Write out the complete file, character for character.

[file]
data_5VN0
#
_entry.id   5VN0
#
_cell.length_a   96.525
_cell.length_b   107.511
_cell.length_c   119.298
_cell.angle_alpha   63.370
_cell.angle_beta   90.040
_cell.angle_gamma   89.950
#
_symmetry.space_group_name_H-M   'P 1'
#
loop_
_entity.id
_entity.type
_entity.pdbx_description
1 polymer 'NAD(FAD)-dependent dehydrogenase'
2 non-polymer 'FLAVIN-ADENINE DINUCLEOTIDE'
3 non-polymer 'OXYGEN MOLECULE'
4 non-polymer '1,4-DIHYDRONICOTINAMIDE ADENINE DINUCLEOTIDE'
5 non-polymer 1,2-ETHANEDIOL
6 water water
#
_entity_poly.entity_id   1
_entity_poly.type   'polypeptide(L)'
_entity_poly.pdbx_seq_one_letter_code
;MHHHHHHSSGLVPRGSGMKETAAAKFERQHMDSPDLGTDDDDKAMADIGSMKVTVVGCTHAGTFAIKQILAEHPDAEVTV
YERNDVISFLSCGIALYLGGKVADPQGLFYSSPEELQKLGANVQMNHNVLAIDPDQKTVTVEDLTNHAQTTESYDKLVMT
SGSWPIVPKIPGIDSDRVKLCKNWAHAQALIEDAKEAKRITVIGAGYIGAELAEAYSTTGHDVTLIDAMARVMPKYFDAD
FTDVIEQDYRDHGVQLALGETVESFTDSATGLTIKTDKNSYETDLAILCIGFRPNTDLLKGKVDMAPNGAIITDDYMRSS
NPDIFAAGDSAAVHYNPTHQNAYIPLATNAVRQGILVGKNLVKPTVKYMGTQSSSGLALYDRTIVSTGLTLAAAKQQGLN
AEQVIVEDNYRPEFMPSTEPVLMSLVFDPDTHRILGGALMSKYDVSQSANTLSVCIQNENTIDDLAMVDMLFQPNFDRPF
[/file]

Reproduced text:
data_5VN0
#
_entry.id   5VN0
#
_cell.length_a   96.525
_cell.length_b   107.511
_cell.length_c   119.298
_cell.angle_alpha   63.370
_cell.angle_beta   90.040
_cell.angle_gamma   89.950
#
_symmetry.space_group_name_H-M   'P 1'
#
loop_
_entity.id
_entity.type
_entity.pdbx_description
1 polymer 'NAD(FAD)-dependent dehydrogenase'
2 non-polymer 'FLAVIN-ADENINE DINUCLEOTIDE'
3 non-polymer 'OXYGEN MOLECULE'
4 non-polymer '1,4-DIHYDRONICOTINAMIDE ADENINE DINUCLEOTIDE'
5 non-polymer 1,2-ETHANEDIOL
6 water water
#
_entity_poly.entity_id   1
_entity_poly.type   'polypeptide(L)'
_entity_poly.pdbx_seq_one_letter_code
;MHHHHHHSSGLVPRGSGMKETAAAKFERQHMDSPDLGTDDDDKAMADIGSMKVTVVGCTHAGTFAIKQILAEHPDAEVTV
YERNDVISFLSCGIALYLGGKVADPQGLFYSSPEELQKLGANVQMNHNVLAIDPDQKTVTVEDLTNHAQTTESYDKLVMT
SGSWPIVPKIPGIDSDRVKLCKNWAHAQALIEDAKEAKRITVIGAGYIGAELAEAYSTTGHDVTLIDAMARVMPKYFDAD
FTDVIEQDYRDHGVQLALGETVESFTDSATGLTIKTDKNSYETDLAILCIGFRPNTDLLKGKVDMAPNGAIITDDYMRSS
NPDIFAAGDSAAVHYNPTHQNAYIPLATNAVRQGILVGKNLVKPTVKYMGTQSSSGLALYDRTIVSTGLTLAAAKQQGLN
AEQVIVEDNYRPEFMPSTEPVLMSLVFDPDTHRILGGALMSKYDVSQSANTLSVCIQNENTIDDLAMVDMLFQPNFDRPF